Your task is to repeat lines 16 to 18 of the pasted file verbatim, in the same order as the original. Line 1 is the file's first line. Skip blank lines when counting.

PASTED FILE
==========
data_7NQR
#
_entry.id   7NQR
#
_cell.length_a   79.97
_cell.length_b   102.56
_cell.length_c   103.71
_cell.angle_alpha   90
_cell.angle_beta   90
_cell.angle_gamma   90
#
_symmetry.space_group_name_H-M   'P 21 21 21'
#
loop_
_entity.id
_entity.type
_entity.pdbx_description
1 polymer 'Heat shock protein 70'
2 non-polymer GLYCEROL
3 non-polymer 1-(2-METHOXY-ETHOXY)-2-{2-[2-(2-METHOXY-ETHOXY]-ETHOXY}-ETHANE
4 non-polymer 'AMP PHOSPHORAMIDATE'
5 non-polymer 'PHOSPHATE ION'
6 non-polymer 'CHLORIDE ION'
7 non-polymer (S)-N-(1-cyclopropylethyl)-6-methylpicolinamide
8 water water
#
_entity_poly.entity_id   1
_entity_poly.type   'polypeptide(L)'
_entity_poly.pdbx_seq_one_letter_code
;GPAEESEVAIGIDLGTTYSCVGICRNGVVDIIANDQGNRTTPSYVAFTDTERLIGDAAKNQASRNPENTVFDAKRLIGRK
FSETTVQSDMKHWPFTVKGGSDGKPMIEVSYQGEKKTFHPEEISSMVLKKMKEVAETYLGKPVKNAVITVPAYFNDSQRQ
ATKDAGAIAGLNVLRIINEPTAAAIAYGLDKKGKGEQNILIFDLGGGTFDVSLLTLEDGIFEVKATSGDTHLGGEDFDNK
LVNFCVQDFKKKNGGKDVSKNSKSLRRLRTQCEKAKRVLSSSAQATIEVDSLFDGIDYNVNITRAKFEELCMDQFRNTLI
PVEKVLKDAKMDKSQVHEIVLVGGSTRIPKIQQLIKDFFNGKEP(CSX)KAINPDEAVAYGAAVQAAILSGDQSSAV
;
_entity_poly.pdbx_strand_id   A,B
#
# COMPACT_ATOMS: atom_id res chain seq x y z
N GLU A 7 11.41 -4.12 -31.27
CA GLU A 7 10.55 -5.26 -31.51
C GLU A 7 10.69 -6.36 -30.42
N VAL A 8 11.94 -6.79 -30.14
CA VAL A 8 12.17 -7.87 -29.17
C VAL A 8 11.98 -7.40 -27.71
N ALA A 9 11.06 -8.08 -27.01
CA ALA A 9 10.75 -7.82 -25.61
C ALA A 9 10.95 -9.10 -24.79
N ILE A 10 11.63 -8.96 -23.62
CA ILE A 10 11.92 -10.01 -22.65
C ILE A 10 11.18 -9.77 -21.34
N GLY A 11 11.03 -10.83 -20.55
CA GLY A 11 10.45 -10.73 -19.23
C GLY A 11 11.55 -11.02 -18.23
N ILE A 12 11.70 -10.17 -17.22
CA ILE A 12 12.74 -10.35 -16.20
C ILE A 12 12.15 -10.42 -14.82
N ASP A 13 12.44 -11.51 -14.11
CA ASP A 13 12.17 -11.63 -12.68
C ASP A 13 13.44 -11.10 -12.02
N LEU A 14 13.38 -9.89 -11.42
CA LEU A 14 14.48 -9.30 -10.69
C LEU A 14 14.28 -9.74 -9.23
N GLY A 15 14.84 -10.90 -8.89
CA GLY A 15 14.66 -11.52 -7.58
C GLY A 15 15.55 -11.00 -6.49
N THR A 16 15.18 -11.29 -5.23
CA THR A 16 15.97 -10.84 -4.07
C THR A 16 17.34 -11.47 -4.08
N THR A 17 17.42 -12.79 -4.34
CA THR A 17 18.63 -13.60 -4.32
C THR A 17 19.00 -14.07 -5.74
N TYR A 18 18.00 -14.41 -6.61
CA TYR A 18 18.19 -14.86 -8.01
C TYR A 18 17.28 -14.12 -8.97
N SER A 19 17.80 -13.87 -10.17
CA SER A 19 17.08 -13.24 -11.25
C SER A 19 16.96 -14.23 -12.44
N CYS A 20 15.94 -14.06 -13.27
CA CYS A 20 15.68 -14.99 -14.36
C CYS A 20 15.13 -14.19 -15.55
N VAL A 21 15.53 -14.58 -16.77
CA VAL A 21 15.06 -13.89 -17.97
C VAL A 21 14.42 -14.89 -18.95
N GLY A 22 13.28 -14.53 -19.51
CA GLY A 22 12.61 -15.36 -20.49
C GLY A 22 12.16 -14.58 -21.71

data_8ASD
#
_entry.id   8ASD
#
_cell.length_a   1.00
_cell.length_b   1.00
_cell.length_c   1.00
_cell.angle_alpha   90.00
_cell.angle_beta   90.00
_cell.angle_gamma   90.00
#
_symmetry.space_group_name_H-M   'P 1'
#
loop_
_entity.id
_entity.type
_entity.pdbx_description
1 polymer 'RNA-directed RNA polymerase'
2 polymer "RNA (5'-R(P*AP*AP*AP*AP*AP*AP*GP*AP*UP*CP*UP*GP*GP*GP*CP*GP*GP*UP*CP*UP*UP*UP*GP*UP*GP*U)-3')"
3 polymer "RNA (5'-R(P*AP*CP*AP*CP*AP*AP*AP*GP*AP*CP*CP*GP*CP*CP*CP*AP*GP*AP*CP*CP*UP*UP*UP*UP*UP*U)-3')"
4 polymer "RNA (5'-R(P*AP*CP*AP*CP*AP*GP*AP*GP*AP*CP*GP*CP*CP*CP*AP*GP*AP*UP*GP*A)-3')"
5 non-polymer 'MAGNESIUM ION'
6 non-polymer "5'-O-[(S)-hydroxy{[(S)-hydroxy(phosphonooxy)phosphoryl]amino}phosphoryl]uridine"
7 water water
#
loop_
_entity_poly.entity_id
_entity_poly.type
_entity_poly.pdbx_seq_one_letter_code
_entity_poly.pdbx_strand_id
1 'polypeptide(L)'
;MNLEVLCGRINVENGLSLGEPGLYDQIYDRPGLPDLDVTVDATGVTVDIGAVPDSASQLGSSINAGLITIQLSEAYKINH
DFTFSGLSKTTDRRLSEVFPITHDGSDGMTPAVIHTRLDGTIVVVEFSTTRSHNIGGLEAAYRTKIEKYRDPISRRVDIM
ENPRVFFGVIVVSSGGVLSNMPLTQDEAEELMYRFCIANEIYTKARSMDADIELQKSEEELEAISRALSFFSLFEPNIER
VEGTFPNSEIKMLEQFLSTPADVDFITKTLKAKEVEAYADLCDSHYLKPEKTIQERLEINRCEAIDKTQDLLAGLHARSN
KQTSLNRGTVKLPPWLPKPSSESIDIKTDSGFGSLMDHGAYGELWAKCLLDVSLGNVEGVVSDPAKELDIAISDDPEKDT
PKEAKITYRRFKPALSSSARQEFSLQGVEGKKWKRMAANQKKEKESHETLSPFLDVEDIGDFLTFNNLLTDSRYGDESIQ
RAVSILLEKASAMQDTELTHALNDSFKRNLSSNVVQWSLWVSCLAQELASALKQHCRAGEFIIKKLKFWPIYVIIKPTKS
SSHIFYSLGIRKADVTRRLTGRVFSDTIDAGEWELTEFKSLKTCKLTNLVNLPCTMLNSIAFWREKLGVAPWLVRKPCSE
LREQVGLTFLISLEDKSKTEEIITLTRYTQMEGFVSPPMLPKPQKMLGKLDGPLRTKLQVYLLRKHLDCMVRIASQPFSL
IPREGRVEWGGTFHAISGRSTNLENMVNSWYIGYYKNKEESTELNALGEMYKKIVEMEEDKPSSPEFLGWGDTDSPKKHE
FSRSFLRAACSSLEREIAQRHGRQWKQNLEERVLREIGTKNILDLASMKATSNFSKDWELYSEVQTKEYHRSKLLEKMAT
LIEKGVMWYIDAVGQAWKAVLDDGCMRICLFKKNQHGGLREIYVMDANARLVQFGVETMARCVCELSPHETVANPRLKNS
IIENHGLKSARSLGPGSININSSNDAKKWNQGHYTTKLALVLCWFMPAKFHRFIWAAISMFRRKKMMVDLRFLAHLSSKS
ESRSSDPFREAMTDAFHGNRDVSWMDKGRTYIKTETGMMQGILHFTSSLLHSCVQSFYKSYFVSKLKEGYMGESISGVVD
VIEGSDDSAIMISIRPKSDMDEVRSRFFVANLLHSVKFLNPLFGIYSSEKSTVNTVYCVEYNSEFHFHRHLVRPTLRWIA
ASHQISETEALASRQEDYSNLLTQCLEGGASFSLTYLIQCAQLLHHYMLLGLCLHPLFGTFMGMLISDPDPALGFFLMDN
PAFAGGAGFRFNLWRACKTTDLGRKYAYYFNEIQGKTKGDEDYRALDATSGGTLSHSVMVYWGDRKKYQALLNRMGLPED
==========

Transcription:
_entity.type
_entity.pdbx_description
1 polymer 'Heat shock protein 70'